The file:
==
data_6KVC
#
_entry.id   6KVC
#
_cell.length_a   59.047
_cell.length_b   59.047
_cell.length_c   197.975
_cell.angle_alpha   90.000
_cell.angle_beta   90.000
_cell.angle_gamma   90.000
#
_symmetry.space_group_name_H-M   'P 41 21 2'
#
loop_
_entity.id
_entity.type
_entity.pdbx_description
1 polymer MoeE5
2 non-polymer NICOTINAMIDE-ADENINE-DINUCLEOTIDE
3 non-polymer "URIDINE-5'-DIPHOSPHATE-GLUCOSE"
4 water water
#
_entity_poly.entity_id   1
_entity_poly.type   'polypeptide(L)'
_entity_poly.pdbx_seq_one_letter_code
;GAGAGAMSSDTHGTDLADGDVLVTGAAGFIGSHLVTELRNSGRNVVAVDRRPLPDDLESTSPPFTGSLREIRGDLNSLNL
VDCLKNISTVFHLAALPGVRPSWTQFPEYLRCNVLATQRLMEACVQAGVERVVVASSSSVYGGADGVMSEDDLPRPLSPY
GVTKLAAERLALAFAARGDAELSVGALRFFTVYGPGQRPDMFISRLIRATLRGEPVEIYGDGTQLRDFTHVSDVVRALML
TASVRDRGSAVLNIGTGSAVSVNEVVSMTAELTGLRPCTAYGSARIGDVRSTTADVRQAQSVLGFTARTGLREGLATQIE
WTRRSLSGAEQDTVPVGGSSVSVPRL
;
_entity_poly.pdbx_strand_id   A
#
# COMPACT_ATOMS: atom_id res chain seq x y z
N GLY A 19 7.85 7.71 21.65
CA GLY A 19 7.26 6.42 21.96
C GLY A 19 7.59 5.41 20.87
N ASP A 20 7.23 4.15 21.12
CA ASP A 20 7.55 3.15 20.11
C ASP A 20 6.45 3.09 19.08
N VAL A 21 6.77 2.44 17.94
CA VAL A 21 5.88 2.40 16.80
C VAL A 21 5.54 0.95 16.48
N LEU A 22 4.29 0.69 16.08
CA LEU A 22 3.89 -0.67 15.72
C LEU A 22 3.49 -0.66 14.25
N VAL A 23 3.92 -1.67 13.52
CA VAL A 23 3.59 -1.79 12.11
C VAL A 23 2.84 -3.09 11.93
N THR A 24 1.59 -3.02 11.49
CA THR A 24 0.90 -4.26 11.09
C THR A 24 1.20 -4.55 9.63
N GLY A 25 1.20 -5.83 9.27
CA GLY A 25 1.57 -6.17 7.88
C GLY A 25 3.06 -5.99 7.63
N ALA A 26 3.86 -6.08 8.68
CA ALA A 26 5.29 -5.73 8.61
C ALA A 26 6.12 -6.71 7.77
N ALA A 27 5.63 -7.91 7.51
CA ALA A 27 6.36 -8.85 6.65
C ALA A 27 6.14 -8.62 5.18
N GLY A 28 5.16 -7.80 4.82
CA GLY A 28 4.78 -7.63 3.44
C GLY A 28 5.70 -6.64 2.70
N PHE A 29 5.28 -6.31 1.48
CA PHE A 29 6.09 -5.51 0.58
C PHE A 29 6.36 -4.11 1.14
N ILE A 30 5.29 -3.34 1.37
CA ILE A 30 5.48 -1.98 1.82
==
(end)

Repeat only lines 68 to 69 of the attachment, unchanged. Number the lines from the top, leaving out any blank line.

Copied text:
N ILE A 30 5.29 -3.34 1.37
CA ILE A 30 5.48 -1.98 1.82